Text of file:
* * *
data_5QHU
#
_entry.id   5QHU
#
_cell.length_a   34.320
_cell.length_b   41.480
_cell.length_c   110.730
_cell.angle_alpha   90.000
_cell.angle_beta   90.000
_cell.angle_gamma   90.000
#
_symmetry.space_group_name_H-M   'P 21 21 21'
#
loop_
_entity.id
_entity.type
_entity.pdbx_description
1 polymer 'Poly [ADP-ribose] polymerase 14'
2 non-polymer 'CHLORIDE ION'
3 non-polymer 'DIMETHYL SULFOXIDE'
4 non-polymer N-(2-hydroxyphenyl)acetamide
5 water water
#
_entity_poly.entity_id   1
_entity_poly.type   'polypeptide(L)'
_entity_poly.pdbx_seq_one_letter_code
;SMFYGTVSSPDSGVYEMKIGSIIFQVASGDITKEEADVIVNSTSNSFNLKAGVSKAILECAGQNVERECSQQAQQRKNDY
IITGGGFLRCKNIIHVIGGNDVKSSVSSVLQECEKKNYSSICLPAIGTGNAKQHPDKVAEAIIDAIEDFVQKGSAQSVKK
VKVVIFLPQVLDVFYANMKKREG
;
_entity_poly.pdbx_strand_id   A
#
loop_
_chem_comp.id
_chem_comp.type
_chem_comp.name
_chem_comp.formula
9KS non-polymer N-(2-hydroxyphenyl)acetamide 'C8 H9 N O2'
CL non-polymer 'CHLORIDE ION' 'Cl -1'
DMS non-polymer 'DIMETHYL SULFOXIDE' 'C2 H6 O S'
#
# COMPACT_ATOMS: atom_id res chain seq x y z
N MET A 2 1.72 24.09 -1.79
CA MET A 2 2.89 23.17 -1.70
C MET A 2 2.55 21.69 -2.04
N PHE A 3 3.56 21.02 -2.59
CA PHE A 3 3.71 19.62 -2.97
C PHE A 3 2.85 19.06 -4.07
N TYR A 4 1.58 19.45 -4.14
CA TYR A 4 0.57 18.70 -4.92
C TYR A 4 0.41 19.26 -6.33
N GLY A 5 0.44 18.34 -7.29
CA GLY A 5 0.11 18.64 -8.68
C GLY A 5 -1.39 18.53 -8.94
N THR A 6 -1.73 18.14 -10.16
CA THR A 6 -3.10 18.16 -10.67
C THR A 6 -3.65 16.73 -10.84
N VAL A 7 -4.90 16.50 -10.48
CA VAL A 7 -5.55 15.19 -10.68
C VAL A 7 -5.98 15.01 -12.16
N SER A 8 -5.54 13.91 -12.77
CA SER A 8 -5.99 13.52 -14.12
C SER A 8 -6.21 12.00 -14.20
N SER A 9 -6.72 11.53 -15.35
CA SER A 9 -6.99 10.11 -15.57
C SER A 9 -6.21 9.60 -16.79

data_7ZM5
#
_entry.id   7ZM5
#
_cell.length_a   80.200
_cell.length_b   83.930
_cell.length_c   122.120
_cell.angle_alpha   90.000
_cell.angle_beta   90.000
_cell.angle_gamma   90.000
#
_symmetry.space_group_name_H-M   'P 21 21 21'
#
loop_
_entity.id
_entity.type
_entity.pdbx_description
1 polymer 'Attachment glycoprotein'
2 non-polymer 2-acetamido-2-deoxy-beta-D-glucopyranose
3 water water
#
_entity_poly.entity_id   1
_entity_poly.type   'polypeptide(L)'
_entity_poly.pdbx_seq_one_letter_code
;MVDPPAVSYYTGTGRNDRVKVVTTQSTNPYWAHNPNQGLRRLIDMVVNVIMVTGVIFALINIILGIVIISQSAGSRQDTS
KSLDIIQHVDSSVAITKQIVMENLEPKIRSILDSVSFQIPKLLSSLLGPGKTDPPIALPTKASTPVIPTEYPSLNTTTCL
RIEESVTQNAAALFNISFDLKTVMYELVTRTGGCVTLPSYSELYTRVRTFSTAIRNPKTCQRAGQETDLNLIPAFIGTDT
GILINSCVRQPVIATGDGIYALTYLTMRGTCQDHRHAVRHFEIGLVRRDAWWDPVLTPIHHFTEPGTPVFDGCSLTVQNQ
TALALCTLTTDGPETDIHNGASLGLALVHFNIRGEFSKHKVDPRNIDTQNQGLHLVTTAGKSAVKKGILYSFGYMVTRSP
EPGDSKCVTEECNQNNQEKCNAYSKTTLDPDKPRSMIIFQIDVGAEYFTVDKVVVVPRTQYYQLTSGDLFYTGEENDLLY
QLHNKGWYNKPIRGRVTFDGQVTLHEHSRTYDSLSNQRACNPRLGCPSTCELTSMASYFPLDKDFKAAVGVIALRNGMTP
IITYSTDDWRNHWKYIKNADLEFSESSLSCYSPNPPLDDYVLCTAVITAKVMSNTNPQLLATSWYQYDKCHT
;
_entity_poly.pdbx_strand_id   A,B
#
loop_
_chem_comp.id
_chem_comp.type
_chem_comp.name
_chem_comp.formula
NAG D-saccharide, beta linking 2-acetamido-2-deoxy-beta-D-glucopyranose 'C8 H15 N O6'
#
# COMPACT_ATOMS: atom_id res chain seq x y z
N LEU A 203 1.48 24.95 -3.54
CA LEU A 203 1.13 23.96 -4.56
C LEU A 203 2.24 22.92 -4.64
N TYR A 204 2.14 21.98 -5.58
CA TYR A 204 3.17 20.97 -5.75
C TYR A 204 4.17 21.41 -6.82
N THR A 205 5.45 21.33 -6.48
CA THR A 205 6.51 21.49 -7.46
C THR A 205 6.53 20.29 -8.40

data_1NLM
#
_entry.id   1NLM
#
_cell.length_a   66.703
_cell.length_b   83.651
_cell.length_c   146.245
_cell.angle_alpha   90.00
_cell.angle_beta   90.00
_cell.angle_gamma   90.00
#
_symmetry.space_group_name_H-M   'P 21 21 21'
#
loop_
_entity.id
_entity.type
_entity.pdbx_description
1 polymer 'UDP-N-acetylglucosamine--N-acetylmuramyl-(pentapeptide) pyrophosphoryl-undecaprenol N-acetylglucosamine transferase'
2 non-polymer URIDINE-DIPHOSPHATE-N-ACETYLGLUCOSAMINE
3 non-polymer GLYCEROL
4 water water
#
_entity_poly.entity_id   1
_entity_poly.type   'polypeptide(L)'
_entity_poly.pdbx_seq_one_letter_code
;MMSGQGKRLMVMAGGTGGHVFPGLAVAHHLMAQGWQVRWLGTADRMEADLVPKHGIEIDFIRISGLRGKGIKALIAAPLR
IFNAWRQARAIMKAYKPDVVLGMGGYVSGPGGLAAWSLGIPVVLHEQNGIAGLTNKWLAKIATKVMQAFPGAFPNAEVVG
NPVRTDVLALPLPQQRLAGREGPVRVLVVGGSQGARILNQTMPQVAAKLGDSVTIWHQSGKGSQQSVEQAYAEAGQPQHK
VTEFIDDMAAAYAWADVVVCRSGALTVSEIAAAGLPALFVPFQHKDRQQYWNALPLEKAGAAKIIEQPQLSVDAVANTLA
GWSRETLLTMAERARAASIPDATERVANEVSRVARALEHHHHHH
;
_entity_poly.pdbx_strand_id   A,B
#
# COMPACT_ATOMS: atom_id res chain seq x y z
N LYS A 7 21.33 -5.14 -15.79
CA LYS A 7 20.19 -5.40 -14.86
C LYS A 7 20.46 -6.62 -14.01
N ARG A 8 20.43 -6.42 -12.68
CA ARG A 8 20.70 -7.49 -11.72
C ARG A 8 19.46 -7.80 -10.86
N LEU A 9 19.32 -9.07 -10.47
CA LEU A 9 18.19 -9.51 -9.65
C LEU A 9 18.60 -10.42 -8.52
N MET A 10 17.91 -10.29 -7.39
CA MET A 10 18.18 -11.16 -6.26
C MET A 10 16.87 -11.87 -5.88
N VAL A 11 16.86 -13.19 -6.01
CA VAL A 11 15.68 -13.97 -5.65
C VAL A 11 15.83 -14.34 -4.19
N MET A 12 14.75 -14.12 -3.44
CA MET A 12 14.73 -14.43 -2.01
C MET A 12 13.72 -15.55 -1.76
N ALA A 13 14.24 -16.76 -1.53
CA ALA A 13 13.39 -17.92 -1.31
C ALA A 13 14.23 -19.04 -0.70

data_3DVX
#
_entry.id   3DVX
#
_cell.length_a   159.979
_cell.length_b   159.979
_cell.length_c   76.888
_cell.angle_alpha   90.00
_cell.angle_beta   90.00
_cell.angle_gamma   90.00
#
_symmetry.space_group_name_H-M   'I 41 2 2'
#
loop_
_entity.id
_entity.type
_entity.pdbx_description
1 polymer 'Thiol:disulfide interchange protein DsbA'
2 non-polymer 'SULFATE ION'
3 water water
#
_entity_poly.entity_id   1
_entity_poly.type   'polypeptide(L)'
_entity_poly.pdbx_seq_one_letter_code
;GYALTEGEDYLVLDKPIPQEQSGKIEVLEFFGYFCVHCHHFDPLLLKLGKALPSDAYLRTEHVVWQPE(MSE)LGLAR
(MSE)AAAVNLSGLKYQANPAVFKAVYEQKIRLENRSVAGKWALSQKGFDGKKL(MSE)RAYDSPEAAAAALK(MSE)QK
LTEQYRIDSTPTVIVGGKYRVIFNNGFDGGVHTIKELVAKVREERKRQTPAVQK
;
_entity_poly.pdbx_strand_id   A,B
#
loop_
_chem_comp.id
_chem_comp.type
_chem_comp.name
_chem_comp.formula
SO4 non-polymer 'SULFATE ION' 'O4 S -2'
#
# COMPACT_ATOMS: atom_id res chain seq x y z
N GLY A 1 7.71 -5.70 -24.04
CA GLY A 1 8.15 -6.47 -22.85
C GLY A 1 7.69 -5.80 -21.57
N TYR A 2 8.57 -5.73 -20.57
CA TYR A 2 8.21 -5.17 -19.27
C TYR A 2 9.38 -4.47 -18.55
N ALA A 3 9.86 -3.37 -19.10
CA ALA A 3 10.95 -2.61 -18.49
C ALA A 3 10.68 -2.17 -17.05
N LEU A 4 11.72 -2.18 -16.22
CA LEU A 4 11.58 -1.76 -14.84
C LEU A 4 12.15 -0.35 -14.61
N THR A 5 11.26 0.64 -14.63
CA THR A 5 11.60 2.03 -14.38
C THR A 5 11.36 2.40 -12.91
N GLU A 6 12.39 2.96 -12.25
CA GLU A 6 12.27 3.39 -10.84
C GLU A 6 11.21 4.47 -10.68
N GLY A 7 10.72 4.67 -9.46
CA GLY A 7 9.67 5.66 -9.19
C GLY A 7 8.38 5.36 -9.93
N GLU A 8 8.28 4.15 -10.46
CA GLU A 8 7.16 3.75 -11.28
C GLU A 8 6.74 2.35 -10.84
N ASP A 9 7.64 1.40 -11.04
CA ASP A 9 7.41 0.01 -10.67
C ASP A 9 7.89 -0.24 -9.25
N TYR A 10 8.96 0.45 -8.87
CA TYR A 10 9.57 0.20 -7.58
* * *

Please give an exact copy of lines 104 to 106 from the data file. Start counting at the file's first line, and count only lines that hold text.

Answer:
_chem_comp.type
_chem_comp.name
_chem_comp.formula